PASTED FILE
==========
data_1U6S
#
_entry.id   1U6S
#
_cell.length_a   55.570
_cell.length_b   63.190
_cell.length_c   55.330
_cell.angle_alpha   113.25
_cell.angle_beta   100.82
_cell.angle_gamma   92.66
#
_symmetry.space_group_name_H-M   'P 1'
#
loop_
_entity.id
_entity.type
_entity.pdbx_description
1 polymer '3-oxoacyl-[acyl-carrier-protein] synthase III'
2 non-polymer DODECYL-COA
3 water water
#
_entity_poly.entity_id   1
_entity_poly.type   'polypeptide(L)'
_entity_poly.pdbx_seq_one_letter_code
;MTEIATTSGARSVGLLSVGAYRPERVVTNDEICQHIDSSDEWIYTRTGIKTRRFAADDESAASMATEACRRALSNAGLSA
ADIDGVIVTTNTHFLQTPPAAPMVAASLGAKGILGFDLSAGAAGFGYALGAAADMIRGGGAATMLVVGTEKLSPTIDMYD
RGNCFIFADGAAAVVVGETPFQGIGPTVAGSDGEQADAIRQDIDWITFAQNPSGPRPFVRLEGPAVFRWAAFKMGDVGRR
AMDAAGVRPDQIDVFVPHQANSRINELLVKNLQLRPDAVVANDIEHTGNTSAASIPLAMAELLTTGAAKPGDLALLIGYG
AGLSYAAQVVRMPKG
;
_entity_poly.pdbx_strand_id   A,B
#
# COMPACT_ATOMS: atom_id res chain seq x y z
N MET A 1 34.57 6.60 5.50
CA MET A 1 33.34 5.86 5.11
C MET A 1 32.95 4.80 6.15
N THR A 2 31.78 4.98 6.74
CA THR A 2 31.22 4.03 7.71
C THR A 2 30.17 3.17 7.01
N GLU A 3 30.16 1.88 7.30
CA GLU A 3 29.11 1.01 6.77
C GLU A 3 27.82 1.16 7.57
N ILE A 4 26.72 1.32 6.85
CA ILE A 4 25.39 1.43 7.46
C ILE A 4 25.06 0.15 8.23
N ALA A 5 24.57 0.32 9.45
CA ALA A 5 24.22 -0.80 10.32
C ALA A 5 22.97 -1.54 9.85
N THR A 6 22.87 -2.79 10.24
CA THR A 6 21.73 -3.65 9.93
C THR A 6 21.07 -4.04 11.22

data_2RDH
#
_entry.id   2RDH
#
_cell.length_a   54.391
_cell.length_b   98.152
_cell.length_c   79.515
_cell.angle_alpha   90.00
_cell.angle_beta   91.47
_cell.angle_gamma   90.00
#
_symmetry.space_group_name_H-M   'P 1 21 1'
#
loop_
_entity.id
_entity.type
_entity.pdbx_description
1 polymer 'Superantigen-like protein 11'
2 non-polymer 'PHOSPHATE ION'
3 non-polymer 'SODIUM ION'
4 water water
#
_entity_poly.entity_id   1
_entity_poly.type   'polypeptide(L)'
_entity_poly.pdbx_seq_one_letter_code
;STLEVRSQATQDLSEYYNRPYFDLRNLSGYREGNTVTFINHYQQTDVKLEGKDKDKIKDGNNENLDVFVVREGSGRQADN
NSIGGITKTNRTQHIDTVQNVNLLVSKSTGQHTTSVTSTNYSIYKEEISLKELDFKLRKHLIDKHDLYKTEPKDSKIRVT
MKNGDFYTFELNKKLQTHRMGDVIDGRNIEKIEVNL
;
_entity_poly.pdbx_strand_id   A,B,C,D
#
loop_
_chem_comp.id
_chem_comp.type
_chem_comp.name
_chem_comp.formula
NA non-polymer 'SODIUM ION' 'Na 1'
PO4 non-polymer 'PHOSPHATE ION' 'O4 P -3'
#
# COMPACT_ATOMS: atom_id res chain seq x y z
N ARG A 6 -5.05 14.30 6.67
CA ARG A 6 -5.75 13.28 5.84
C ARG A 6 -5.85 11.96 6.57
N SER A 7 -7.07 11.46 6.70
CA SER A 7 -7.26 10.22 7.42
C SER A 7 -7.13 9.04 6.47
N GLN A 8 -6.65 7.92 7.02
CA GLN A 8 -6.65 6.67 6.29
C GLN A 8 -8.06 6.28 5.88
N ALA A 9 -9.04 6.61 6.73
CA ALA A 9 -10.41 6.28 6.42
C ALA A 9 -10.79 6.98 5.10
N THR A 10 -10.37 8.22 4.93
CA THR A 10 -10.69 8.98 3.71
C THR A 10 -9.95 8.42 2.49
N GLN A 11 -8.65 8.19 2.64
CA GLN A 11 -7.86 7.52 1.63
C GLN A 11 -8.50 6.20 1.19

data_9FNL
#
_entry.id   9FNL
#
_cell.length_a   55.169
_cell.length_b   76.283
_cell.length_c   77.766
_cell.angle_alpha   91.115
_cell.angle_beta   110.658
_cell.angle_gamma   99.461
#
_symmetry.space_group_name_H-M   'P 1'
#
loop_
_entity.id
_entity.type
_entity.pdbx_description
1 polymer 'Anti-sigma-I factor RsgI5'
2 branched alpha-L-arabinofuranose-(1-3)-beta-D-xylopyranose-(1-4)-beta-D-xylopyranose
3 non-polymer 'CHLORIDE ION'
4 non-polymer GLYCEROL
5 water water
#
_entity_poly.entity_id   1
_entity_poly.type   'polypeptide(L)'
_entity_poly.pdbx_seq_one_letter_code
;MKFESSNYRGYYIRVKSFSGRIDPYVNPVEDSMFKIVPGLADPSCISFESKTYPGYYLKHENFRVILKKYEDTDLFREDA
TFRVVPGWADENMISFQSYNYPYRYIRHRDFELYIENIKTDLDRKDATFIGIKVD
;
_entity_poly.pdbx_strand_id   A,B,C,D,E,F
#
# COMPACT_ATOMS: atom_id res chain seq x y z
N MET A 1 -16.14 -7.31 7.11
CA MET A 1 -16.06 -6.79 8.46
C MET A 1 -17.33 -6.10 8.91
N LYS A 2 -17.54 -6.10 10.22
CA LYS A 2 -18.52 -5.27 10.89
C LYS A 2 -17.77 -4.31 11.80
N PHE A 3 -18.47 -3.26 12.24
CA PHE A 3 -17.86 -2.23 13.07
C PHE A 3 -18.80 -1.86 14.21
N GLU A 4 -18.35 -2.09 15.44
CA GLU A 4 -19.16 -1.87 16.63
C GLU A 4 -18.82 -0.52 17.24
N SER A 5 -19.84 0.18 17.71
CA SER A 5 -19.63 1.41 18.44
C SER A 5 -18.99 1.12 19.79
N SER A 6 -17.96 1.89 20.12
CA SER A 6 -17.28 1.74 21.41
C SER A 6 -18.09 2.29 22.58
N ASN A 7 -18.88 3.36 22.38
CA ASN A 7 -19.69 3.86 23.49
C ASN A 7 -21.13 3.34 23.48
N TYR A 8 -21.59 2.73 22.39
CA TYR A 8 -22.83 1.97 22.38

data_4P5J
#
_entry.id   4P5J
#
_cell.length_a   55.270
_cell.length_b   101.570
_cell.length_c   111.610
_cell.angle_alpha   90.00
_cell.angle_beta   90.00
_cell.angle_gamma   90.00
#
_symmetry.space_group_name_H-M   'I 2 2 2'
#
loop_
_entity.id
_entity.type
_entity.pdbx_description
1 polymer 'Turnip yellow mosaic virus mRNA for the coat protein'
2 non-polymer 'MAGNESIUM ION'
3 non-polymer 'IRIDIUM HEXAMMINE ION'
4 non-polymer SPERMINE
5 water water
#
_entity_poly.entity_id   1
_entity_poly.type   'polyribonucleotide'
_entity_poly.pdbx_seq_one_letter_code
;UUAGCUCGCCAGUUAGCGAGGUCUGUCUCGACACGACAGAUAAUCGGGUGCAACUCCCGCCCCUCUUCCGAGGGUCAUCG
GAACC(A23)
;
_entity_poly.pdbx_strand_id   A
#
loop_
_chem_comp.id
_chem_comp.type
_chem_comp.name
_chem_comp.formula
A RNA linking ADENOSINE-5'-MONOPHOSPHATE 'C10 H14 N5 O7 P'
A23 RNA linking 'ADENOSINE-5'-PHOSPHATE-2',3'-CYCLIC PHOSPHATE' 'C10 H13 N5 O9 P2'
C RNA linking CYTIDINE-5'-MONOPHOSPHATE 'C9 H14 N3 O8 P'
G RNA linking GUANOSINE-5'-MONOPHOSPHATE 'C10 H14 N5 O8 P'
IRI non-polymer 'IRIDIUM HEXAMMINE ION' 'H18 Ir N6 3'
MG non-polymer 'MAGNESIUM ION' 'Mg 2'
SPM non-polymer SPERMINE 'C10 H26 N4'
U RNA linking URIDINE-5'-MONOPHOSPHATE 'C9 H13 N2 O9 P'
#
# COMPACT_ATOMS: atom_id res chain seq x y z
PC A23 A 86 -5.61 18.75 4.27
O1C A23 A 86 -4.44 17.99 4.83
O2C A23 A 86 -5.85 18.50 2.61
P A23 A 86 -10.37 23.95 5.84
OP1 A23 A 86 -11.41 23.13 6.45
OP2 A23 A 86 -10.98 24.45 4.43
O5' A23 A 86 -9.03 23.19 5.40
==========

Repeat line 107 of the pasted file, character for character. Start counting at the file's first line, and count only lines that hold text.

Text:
N GLN A 11 -8.65 8.19 2.64